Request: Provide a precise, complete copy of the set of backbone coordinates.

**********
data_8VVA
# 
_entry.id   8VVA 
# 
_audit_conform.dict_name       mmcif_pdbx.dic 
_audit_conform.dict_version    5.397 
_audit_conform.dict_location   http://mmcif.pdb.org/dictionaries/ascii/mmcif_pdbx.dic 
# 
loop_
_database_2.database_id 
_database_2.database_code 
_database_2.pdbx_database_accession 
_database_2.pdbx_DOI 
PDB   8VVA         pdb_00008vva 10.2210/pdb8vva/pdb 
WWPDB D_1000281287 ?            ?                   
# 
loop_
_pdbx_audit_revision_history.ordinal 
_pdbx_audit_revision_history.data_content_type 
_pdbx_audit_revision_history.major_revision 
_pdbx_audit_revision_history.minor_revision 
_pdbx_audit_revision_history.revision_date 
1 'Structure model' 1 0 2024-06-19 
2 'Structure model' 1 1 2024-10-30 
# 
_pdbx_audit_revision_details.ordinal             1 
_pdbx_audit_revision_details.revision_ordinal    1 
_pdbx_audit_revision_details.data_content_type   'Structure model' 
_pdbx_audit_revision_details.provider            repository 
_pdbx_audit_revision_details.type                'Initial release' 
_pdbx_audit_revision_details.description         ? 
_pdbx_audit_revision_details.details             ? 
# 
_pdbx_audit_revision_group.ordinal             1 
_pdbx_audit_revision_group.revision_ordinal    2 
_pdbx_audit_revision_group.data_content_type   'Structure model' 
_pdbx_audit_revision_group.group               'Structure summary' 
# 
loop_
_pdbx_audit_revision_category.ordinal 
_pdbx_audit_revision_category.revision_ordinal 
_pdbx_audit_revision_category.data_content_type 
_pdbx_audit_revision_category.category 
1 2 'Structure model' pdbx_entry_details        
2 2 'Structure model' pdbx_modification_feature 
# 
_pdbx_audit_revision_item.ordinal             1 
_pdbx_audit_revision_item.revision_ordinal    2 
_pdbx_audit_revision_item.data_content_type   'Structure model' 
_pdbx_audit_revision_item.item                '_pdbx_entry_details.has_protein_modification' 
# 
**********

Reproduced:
data_8VVA
# 
_entry.id   8VVA 
# 
_audit_conform.dict_name       mmcif_pdbx.dic 
_audit_conform.dict_version    5.397 
_audit_conform.dict_location   http://mmcif.pdb.org/dictionaries/ascii/mmcif_pdbx.dic 
# 
loop_
_database_2.database_id 
_database_2.database_code 
_database_2.pdbx_database_accession 
_database_2.pdbx_DOI 
PDB   8VVA         pdb_00008vva 10.2210/pdb8vva/pdb 
WWPDB D_1000281287 ?            ?                   
# 
loop_
_pdbx_audit_revision_history.ordinal 
_pdbx_audit_revision_history.data_content_type 
_pdbx_audit_revision_history.major_revision 
_pdbx_audit_revision_history.minor_revision 
_pdbx_audit_revision_history.revision_date 
1 'Structure model' 1 0 2024-06-19 
2 'Structure model' 1 1 2024-10-30 
# 
_pdbx_audit_revision_details.ordinal             1 
_pdbx_audit_revision_details.revision_ordinal    1 
_pdbx_audit_revision_details.data_content_type   'Structure model' 
_pdbx_audit_revision_details.provider            repository 
_pdbx_audit_revision_details.type                'Initial release' 
_pdbx_audit_revision_details.description         ? 
_pdbx_audit_revision_details.details             ? 
# 
_pdbx_audit_revision_group.ordinal             1 
_pdbx_audit_revision_group.revision_ordinal    2 
_pdbx_audit_revision_group.data_content_type   'Structure model' 
_pdbx_audit_revision_group.group               'Structure summary' 
# 
loop_
_pdbx_audit_revision_category.ordinal 
_pdbx_audit_revision_category.revision_ordinal 
_pdbx_audit_revision_category.data_content_type 
_pdbx_audit_revision_category.category 
1 2 'Structure model' pdbx_entry_details        
2 2 'Structure model' pdbx_modification_feature 
# 
_pdbx_audit_revision_item.ordinal             1 
_pdbx_audit_revision_item.revision_ordinal    2 
_pdbx_audit_revision_item.data_content_type   'Structure model' 
_pdbx_audit_revision_item.item                '_pdbx_entry_details.has_protein_modification' 
# 